Tag: Budget 2022

Hunts Budget A Budget For The Rich.

On the day of yet another budget announcement, Hunt has just released the details of the governments latest budget proposals. Here are some of the highlights.

Means-tested benefits, including Universal Credit, will rise in line with September’s inflation figure of 10.1% from April 2023.

The National Living Wage will be increased from £9.50 an hour for over-23s to £10.42 from April 2023.

Additional payments of £900 will be paid to those on means-tested benefits such as Universal Credit, £300 will be paid to pensioner households and £150 to people on disability benefits.

Pensions are to go up by 10.1% in line with inflation along with benefit payments.

Rent increases in the social rented sector will be capped at 7% in the next financial year in England.

Energy firms will now pay a windfall tax of 35%, up from the 25%.

The point at which the highest earners start paying the top rate of tax is being lowered from £150,000 to £125,140.

Electric vehicles will no longer be exempt from vehicle excise duty from April 2025.

People claiming legacy benefits won’t fully transfer to Universal `credit until 2028 rather than 2024.

Along with the budget announcements came the Autumn Statement which announced that approximately 600,000 people that claim Universal Credit will effectively be forced to work apparently despite their ability to do so. No mention was given as to how this was going to be done and how they plan to do this.

Considering that the employment rate for people claiming Universal Credit was 41% in June 2022, how are these people going to be able to commit to this?

Are they sick and or disabled?

Do they have caring and childcare commitments?

What real life skills do they have to enable them to find a suitable job?

As of`July 2022, 2.4 million Universal Credit recipients are working.

1.7million are disabled with no work requirements.

1.4 million are searching for work.

400k are preparing for work.

The real problem isn’t unemployment, one of the real problems is instead low wages that don’t pay enough to live off thus the need to be topped up by Universal Credit.

The language that the DWP and government uses towards Universal Credit claimants is also questionable.

The DWP say that ‘Claimants will be asked to attend a meeting with a work Coach’. However they don’t mean ask, they mean must attend despite whatever commitments a person might have and their ability to do so.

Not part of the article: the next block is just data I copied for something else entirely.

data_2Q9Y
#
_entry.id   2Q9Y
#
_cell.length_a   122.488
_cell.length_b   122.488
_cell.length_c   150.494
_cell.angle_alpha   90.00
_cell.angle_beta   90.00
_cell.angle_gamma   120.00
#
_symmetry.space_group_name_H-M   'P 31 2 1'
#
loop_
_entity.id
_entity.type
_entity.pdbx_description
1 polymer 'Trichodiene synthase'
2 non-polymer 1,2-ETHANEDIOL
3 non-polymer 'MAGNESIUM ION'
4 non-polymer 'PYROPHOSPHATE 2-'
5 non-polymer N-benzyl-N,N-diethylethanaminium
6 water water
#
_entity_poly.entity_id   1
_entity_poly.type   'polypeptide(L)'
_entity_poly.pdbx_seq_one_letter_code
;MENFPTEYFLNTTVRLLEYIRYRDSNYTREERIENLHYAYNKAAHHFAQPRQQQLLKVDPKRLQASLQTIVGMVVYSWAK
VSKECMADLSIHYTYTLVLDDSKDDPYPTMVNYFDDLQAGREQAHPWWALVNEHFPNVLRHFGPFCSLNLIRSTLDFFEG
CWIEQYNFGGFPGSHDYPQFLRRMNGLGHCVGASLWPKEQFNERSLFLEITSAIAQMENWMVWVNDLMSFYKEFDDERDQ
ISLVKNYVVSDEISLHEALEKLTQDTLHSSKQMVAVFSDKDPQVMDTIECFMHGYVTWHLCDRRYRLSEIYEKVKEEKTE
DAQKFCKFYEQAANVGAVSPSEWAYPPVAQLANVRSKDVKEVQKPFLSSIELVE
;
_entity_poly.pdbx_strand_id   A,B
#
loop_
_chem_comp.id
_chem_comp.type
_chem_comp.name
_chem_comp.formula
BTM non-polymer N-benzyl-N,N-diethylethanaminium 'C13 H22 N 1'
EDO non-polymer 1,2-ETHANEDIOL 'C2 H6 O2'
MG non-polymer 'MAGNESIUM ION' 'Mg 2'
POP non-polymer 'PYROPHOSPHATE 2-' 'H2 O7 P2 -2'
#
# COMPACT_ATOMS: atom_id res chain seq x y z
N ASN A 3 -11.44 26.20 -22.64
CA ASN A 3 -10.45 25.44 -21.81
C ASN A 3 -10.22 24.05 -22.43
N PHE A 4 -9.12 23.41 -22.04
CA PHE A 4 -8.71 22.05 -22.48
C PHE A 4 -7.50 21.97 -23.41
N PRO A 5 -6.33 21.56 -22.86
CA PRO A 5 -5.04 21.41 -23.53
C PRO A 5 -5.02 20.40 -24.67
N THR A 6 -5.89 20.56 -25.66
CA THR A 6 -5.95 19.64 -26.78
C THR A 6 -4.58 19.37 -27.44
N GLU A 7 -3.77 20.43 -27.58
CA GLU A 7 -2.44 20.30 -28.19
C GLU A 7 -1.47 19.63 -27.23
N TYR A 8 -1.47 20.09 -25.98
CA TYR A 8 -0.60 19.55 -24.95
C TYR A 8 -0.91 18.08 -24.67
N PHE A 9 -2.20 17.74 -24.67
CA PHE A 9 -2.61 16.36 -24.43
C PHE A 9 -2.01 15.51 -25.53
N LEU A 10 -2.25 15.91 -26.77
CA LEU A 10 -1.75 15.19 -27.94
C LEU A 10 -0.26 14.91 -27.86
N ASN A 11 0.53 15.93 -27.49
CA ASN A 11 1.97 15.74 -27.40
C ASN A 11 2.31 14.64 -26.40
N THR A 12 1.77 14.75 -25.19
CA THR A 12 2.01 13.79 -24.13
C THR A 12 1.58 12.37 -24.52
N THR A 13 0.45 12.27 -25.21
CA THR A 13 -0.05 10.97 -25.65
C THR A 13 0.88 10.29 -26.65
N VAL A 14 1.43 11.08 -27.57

As I’ve stated many times in this blog a failure to attend will result in a sanction being given to the claimant which always results in any benefit payments that they receive.

Another reason as to why some people, mostly women can’t find a suitable job is the cost of childcare.

At the time of writing childcare providers are shutting at high levels. Last year a total of 4,000 childcare providers couldn’t afford to keep their doors open and were forced to shut. Undoubtably this will increase in the coming year this will result in fewer available childcare places and increasing costs.
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For two thirds of working parents the cost of childcare outstrips their rent or mortgage payments. Research undertaken by the Women’s Budget Group has found that over the last decade childcare fees have steadily increased at twice the rate of wages.

What is needed is more investment in childcare and childcare providers. This would provide three times as many jobs and if done correctly could potentially boost the economy by £28bn.

Childcare as well as being essential pays for itself It essentially will gain increased tax revenues and reduced benefits expenditure, but still there no mention of this.

Rather expectedly nothing that was announced in Hunts budget will target the richest. Yes freezing thresholds are expected to hit middle income households and cutting spending will hit lower income households the hardest. As they say, it’s expensive being poor.

Where is the increased tax burden on high income households? Why aren’t wealthy households being taxed more?

Why isn’t there an increase to capital gains tax rates, income tax, inheritance tax or stamp duty?

Once again the poorest and most vulnerable will pay the highest price whilst the richest will escape unscathed, ready to profit off the backs of those much worse off.

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